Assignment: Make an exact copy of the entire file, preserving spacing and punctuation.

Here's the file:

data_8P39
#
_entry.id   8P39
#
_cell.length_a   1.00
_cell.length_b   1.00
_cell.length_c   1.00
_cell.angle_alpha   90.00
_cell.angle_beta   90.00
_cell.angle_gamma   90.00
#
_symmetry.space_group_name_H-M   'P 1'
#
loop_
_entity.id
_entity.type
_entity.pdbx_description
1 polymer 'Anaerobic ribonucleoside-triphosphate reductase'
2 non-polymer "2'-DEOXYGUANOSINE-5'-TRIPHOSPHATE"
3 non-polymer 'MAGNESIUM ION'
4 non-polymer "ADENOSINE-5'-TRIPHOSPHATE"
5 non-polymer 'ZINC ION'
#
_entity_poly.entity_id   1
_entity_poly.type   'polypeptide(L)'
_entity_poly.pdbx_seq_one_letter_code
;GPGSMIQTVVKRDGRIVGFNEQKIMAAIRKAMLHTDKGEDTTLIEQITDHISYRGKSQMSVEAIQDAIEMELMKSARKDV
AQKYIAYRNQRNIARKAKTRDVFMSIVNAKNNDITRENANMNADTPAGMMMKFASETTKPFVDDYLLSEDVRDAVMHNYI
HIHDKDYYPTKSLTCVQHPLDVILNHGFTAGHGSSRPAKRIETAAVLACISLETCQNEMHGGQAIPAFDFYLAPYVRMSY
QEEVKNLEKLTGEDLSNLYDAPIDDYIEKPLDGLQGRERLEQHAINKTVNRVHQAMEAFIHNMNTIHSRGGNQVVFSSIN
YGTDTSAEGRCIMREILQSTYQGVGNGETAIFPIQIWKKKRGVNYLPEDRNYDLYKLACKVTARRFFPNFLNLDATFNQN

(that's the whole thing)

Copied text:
data_8P39
#
_entry.id   8P39
#
_cell.length_a   1.00
_cell.length_b   1.00
_cell.length_c   1.00
_cell.angle_alpha   90.00
_cell.angle_beta   90.00
_cell.angle_gamma   90.00
#
_symmetry.space_group_name_H-M   'P 1'
#
loop_
_entity.id
_entity.type
_entity.pdbx_description
1 polymer 'Anaerobic ribonucleoside-triphosphate reductase'
2 non-polymer "2'-DEOXYGUANOSINE-5'-TRIPHOSPHATE"
3 non-polymer 'MAGNESIUM ION'
4 non-polymer "ADENOSINE-5'-TRIPHOSPHATE"
5 non-polymer 'ZINC ION'
#
_entity_poly.entity_id   1
_entity_poly.type   'polypeptide(L)'
_entity_poly.pdbx_seq_one_letter_code
;GPGSMIQTVVKRDGRIVGFNEQKIMAAIRKAMLHTDKGEDTTLIEQITDHISYRGKSQMSVEAIQDAIEMELMKSARKDV
AQKYIAYRNQRNIARKAKTRDVFMSIVNAKNNDITRENANMNADTPAGMMMKFASETTKPFVDDYLLSEDVRDAVMHNYI
HIHDKDYYPTKSLTCVQHPLDVILNHGFTAGHGSSRPAKRIETAAVLACISLETCQNEMHGGQAIPAFDFYLAPYVRMSY
QEEVKNLEKLTGEDLSNLYDAPIDDYIEKPLDGLQGRERLEQHAINKTVNRVHQAMEAFIHNMNTIHSRGGNQVVFSSIN
YGTDTSAEGRCIMREILQSTYQGVGNGETAIFPIQIWKKKRGVNYLPEDRNYDLYKLACKVTARRFFPNFLNLDATFNQN